How Polluted Is Your Home?
Most people think, myself included, that as soon as we get inside our homes we are free from all the day to day pollution of car exhausts, factories, incinerators etc. However I was surprised to learn that our own homes can sometimes be just as polluted as outdoors!
The Royal College of Physicians and the Royal College of Paediatrics and Child Health concluded in their report: “Every breath we take: the lifelong impact of air pollution”, that indoor pollutants may cause several thousand deaths per year in the UK, and while the government is responsible for curbing outdoor air pollution protecting the air indoors is mainly our responsibility as homeowners.
Some of the indoor pollutants are fairly well known such as – second hand smoke, carbon monoxide and radon. However there are other less known pollutants lurking in your home. Here are a few that I discovered.
Paint- Sometimes older homes can still have lead paint on the walls, and any cracking and peeling paint can produce lead-tainted dust that can easily get on children’s hands, which more often than not they end up in their mouths!
Newer paints can also create some health risks as many of them contain VOCs and can give off-gas for weeks or months after a room is painted. The short-term risks of these paint fumes are headaches, dizziness, nausea, asthma exacerbation, fatigue, skin allergies, confusion, and memory impairment.
Just make sure when you’re buying paint, look for brands that have lower levels of VOCs. These paints are just as good as standard interior and exterior paints and they also tend to dry much more quickly.
Carpets- Firstly, carpets harbor dirt, dust mites, pet dander, dirt, fungus and other unhealthy particles that can irritate the lungs, trigger asthma attacks or send some people into allergic fits.
Secondly, and less obvious is the hidden chemicals used to produce carpets that give off gas. The most common is formaldehyde, which can irritate the nose and throat, trigger asthma attacks and cause other lung damage. Studies on animals have shown formaldehyde can even cause cancer.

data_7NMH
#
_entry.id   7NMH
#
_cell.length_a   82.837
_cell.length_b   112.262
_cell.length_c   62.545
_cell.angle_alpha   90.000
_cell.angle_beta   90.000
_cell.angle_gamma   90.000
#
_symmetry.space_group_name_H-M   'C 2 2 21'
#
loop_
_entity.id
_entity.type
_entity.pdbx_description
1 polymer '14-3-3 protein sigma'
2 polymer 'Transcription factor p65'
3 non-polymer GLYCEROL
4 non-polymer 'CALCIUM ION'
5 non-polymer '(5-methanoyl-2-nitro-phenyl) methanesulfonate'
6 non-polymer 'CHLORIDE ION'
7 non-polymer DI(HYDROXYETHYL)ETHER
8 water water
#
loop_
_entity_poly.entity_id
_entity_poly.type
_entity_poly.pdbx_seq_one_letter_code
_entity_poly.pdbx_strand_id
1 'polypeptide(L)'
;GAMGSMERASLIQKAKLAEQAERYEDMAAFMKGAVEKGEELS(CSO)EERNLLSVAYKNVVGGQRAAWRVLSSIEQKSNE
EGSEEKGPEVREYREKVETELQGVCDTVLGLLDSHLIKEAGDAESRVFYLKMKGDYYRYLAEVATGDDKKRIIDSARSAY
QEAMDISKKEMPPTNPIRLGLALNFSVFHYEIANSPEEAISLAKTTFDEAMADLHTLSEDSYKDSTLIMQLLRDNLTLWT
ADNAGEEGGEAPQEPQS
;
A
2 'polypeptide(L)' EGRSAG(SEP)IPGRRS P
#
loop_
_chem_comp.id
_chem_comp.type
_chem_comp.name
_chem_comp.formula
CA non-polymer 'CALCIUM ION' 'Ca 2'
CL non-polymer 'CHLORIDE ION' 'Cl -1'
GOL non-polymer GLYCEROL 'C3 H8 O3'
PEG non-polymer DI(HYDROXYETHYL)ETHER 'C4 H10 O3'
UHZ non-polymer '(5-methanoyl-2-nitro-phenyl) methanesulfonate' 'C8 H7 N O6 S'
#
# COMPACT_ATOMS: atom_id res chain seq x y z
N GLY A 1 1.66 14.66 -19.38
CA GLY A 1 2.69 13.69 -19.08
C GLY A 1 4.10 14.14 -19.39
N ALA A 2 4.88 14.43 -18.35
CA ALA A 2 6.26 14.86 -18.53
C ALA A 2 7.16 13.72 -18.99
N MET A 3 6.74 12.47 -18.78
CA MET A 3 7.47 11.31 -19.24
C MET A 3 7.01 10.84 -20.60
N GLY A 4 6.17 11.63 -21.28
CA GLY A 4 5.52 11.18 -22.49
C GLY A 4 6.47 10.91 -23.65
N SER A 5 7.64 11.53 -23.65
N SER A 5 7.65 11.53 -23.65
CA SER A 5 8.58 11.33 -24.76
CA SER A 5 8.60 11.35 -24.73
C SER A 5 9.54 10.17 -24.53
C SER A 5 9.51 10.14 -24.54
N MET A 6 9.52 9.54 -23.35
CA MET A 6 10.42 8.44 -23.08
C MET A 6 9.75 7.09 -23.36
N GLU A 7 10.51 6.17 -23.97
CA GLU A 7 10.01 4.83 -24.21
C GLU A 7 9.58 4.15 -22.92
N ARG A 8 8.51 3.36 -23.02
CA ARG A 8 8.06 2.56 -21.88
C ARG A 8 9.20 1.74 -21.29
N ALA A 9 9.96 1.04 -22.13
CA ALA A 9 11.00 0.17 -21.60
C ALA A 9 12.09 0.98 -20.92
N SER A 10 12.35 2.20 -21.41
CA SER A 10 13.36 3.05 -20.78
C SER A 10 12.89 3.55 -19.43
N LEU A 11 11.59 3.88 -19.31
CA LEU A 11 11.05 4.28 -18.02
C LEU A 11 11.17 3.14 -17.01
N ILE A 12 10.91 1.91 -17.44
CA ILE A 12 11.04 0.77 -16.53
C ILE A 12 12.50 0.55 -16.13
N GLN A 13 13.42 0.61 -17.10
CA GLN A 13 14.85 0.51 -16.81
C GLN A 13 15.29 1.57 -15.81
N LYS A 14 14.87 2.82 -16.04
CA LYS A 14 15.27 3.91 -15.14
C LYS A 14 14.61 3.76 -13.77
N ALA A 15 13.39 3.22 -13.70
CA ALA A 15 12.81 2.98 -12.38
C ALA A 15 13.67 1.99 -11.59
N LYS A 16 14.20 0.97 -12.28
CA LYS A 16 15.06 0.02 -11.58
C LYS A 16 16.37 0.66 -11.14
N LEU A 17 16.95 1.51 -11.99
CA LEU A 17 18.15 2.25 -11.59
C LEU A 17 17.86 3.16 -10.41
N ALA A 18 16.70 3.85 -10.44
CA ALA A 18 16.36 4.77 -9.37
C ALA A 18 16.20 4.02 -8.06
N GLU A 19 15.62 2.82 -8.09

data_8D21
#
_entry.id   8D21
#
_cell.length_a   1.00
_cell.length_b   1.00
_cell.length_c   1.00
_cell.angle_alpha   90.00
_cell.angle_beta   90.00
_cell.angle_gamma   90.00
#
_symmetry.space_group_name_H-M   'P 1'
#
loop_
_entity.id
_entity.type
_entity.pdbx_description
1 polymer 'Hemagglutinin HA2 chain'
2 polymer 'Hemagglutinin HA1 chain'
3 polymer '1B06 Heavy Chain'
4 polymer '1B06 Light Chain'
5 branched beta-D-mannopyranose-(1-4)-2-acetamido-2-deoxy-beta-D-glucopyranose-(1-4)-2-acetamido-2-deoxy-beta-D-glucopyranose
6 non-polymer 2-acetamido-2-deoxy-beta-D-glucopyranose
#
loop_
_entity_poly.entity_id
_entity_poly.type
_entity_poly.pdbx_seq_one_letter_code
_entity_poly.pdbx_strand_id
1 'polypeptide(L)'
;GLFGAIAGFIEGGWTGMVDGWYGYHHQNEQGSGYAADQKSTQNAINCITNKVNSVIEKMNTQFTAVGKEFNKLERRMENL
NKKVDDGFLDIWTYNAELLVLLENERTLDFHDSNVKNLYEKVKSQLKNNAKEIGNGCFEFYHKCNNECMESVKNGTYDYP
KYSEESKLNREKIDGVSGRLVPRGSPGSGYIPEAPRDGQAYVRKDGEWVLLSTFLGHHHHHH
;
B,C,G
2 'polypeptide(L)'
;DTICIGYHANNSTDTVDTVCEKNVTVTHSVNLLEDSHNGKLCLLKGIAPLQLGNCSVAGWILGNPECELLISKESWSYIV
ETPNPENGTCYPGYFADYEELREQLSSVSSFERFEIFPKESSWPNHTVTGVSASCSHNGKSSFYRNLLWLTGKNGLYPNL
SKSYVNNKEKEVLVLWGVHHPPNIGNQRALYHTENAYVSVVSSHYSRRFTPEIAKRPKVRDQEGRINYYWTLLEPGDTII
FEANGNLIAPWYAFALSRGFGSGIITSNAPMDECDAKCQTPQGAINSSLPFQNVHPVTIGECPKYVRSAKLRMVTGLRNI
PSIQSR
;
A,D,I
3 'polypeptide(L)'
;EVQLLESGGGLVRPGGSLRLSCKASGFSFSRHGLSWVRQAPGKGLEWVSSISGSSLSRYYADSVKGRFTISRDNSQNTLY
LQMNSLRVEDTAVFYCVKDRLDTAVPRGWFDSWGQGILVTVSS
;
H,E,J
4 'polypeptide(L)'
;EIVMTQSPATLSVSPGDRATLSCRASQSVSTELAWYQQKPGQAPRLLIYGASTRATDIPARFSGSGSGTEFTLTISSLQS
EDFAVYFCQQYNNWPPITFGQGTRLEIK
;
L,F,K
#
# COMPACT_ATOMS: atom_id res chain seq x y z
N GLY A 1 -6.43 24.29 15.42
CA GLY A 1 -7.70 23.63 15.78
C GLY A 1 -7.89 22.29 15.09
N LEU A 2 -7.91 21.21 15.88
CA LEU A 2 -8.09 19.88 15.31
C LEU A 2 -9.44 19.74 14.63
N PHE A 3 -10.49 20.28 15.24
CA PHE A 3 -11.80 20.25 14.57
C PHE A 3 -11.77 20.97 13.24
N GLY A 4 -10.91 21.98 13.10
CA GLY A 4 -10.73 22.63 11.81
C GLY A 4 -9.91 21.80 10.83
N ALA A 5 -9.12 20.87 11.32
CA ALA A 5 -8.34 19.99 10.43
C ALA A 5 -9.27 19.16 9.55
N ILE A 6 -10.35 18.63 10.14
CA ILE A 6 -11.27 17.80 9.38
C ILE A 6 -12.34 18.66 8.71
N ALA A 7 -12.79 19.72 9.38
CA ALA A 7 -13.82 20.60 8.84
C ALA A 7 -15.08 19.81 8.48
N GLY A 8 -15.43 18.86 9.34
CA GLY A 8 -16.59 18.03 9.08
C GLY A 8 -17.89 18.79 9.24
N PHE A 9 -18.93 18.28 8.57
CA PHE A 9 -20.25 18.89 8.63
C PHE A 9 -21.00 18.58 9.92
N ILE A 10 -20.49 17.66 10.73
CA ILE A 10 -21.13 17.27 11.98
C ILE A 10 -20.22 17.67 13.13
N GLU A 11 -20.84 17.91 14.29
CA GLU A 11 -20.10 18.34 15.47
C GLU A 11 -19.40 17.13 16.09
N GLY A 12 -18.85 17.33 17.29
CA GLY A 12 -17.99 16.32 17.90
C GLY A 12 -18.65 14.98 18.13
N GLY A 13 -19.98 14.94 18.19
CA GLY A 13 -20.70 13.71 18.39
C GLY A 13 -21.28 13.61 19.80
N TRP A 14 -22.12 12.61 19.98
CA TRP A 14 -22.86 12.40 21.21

Cleaning Products– Cleaning products are supposed to leave your house cleaner, but many can introduce harmful chemicals into the air. Chlorine bleach is particularly bad. Combining it with any acidic cleaner like ammonia or vinegar can create chlorine gas (yes, the same gas used in chemical warfare) which can cause instant health problems, even death, when inhaled.
Cooking– Cooking a meal for your family or making your self a quick snack on the hob, especially a gas hob, can actually cause unsafe levels of nitrogen dioxide into the air, which in turn can cause breathing difficulties. Therefore it is important to ensure your kitchen is well ventilated when you are cooking.
Air Fresheners- Many people think using air fresheners can improve the air quality in the home, however their toxicity can be likened to that of secondhand smoke! They contain ethylene-based glycol ethers, which can cause neurological problems, fatigue, nausea, tremors and anaemia. Another chemical a lot of air fresheners contain are phthalates, they are known as endocrine disruptors and can be especially harmful to children whose endocrine system isn’t yet fully developed
Tips For Reducing Pollution in your home
1) Reduce carpeting.
2) Introduce plants into your house.
3) Invest in a salt lamp http://www.ivitality.co.uk/shop/household-products/himalayan-crystal-rock-salt-lamp/
4) Open your windows regularly to air your house.
5) Avoid chemical filled cleaning products http://www.ivitality.co.uk/shop/household-products/ecover-multi-action-spray/
6) Ventilate well when cooking.
Since discovering about indoor pollution, as a family, we have taken steps to improve our air. I hope you are able to do the same! Feel free to comment on how you have increased the quality of your air.